The current Civil Rights Commission investigation is specifically focusing on why Justice Department attorneys dropped charges against two New Black Panther Party members who brandished a nightstick at a Philadelphia polling place in 2008.
For some conservative critics of the Obama administration, the case is seen as a smoking gun – damning proof that the nation's first black president doesn't take black racism seriously. The PowerLine blog called Coates's testimony a "bombshell." Defenders of the civil rights division say Coates is bitter because he was unable to turn the organization toward policies that they say would ultimately hurt black voters.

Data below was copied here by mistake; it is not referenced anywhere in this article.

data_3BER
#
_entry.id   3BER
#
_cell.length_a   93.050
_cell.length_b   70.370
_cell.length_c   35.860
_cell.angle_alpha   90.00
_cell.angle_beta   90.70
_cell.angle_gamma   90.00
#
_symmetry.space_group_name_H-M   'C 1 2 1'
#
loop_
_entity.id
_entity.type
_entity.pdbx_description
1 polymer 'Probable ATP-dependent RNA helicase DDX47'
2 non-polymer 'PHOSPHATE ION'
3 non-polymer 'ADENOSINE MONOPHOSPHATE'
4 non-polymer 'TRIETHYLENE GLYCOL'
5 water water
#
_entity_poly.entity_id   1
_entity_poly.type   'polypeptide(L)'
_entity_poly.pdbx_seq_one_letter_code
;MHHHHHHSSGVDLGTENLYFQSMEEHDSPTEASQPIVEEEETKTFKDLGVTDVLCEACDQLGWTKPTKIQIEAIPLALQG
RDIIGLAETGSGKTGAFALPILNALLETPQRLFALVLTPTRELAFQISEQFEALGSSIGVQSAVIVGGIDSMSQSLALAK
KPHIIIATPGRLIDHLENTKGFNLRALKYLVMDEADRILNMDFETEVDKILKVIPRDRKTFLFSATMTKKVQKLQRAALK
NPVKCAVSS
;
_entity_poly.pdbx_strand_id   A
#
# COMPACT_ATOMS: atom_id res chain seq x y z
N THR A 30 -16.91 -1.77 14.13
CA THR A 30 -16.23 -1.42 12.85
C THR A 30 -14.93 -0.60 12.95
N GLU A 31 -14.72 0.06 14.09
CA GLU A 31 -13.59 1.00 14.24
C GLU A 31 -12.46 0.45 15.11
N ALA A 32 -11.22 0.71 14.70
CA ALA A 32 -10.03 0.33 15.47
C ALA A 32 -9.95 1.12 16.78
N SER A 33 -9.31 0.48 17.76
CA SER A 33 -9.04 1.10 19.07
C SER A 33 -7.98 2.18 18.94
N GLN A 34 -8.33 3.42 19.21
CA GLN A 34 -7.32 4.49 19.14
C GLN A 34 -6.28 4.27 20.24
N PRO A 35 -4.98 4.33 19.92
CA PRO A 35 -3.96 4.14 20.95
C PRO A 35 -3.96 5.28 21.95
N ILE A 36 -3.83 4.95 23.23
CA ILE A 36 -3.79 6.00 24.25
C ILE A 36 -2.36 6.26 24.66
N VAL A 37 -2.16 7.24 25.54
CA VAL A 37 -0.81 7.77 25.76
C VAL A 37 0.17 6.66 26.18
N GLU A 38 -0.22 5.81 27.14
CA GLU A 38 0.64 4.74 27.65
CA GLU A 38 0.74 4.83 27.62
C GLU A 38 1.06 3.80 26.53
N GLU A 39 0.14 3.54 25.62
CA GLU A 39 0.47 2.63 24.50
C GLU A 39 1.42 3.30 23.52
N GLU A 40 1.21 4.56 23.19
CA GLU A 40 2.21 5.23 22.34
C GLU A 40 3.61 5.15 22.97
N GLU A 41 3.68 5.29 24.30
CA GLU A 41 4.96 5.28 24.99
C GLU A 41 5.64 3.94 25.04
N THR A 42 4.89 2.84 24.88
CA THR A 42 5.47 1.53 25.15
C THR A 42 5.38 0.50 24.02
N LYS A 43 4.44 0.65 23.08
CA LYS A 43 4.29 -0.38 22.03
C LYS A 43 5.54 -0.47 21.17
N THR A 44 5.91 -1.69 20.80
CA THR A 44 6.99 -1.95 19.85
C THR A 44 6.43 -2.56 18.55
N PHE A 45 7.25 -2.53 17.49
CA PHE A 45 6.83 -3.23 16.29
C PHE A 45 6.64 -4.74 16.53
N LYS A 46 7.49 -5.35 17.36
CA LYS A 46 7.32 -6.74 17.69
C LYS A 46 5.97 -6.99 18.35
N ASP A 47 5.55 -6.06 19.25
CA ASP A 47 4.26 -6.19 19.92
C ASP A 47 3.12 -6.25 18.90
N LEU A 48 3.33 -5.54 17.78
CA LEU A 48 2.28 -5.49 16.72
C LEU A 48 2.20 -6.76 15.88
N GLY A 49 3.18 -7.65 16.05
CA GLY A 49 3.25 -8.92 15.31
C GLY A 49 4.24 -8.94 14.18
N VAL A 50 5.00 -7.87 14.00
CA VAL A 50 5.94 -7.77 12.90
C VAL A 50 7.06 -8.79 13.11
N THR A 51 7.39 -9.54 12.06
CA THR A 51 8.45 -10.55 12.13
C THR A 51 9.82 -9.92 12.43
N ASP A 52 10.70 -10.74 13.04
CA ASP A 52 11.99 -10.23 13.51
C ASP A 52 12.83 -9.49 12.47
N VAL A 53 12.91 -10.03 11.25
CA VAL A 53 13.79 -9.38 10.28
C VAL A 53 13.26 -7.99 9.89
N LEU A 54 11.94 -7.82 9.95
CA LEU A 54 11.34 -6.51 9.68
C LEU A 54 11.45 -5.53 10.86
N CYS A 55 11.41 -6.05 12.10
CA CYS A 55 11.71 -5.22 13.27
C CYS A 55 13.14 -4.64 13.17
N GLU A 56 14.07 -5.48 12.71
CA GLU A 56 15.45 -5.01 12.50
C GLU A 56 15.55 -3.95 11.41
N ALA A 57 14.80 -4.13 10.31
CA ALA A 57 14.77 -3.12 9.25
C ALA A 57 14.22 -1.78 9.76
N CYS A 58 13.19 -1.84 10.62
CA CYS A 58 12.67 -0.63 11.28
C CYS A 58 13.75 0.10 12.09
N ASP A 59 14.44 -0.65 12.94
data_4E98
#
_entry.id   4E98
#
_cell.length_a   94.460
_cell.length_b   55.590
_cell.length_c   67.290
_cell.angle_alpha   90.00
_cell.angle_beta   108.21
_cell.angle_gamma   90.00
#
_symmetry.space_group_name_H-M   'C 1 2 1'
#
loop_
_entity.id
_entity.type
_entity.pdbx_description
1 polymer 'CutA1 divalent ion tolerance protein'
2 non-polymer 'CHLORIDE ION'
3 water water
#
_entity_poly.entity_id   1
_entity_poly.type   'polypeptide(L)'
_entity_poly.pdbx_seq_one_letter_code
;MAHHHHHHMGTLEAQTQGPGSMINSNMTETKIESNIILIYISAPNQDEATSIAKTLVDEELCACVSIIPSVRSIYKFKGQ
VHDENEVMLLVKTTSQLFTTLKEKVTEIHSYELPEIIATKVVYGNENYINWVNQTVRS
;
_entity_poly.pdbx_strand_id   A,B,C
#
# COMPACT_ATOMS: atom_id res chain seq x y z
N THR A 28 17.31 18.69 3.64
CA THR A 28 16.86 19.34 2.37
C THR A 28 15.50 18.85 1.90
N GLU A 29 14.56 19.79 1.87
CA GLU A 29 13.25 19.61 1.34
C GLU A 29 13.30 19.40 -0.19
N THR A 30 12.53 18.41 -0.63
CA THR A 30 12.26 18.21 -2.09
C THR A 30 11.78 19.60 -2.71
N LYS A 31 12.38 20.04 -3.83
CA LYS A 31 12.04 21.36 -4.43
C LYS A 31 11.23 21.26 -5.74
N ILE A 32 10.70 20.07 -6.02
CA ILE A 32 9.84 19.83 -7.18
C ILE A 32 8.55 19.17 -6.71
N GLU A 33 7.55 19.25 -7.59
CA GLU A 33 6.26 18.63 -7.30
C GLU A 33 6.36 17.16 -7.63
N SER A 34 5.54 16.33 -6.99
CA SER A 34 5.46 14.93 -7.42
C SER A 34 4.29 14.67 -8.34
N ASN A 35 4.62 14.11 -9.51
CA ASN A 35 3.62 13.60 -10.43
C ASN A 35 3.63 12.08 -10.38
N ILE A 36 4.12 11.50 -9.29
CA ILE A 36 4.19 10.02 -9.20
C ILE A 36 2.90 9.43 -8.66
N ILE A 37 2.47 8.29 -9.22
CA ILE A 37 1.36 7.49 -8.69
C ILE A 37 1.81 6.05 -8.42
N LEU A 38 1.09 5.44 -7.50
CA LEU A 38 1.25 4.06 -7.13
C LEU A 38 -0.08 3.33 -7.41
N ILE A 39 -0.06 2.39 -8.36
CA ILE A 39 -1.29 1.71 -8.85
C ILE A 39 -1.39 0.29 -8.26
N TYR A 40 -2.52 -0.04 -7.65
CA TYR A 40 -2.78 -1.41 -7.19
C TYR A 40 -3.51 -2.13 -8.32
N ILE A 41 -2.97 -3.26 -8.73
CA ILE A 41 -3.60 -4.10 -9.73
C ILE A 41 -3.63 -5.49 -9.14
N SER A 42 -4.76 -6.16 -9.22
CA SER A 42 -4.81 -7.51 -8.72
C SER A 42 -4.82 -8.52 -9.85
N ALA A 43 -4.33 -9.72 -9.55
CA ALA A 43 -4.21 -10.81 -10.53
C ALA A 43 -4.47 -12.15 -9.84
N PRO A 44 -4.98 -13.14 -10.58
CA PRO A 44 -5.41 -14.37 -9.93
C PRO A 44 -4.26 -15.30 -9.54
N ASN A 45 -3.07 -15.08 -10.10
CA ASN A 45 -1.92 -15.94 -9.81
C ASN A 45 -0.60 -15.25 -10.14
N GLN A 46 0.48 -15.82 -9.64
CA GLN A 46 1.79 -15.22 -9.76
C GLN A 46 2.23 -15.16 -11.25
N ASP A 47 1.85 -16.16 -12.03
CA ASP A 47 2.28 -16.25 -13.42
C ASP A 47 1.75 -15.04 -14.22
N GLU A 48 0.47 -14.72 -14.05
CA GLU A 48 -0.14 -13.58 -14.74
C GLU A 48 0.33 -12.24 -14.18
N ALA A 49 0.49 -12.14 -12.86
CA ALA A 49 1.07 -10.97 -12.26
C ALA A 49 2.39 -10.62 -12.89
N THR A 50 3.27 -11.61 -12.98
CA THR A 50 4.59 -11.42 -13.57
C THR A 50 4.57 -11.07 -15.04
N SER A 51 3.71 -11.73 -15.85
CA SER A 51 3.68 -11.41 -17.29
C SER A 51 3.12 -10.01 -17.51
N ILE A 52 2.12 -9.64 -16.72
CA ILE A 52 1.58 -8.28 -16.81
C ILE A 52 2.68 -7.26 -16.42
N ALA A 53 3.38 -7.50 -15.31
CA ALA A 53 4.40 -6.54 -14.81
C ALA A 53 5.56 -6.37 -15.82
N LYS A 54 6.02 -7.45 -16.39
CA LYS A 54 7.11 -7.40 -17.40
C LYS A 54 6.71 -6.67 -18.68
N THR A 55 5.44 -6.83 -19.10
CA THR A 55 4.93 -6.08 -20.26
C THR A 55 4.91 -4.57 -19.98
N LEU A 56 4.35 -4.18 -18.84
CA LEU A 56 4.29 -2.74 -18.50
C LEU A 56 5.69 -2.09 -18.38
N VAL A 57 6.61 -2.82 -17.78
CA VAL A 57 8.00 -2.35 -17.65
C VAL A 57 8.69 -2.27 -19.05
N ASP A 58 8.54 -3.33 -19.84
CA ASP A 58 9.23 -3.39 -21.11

More deeply, though, the controversy suggests that two fundamentally different views of the Voting Rights Act of 1965 are coming into conflict. Is it a document aimed at redressing the concerns of all disenfranchised voters, or is it specifically crafted to thwart historic prejudices against minorities?
As a practical matter, disenfranchisement claims against blacks remain the exception.
The New Black Panther Party case "is the backlash of the powerful," says Allan Lichtman, a voting rights expert at American University in Washington. "Of course, if you search, you can find examples of reverse discrimination, but the overwhelming brunt of discrimination still falls on minorities."